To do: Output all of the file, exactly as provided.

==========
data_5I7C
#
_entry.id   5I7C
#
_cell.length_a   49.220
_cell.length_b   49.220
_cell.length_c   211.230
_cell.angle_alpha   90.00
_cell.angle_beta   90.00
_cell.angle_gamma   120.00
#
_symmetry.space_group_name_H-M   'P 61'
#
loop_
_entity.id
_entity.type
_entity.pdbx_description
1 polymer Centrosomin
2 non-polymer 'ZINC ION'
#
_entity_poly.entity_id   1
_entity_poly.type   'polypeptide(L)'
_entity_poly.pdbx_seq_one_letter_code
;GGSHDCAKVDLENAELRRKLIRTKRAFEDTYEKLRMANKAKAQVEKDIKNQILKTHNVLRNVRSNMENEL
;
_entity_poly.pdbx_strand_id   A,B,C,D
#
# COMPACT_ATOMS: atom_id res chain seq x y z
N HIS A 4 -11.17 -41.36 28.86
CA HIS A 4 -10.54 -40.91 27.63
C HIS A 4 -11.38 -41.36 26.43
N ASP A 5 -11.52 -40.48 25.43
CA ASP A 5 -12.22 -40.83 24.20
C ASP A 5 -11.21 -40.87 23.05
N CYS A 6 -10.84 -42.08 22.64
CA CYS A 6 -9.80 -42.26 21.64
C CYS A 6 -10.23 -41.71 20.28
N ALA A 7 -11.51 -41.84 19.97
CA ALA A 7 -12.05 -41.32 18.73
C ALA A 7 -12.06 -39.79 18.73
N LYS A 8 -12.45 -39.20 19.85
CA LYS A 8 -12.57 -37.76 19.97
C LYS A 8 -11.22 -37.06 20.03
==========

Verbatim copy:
data_5I7C
#
_entry.id   5I7C
#
_cell.length_a   49.220
_cell.length_b   49.220
_cell.length_c   211.230
_cell.angle_alpha   90.00
_cell.angle_beta   90.00
_cell.angle_gamma   120.00
#
_symmetry.space_group_name_H-M   'P 61'
#
loop_
_entity.id
_entity.type
_entity.pdbx_description
1 polymer Centrosomin
2 non-polymer 'ZINC ION'
#
_entity_poly.entity_id   1
_entity_poly.type   'polypeptide(L)'
_entity_poly.pdbx_seq_one_letter_code
;GGSHDCAKVDLENAELRRKLIRTKRAFEDTYEKLRMANKAKAQVEKDIKNQILKTHNVLRNVRSNMENEL
;
_entity_poly.pdbx_strand_id   A,B,C,D
#
# COMPACT_ATOMS: atom_id res chain seq x y z
N HIS A 4 -11.17 -41.36 28.86
CA HIS A 4 -10.54 -40.91 27.63
C HIS A 4 -11.38 -41.36 26.43
N ASP A 5 -11.52 -40.48 25.43
CA ASP A 5 -12.22 -40.83 24.20
C ASP A 5 -11.21 -40.87 23.05
N CYS A 6 -10.84 -42.08 22.64
CA CYS A 6 -9.80 -42.26 21.64
C CYS A 6 -10.23 -41.71 20.28
N ALA A 7 -11.51 -41.84 19.97
CA ALA A 7 -12.05 -41.32 18.73
C ALA A 7 -12.06 -39.79 18.73
N LYS A 8 -12.45 -39.20 19.85
CA LYS A 8 -12.57 -37.76 19.97
C LYS A 8 -11.22 -37.06 20.03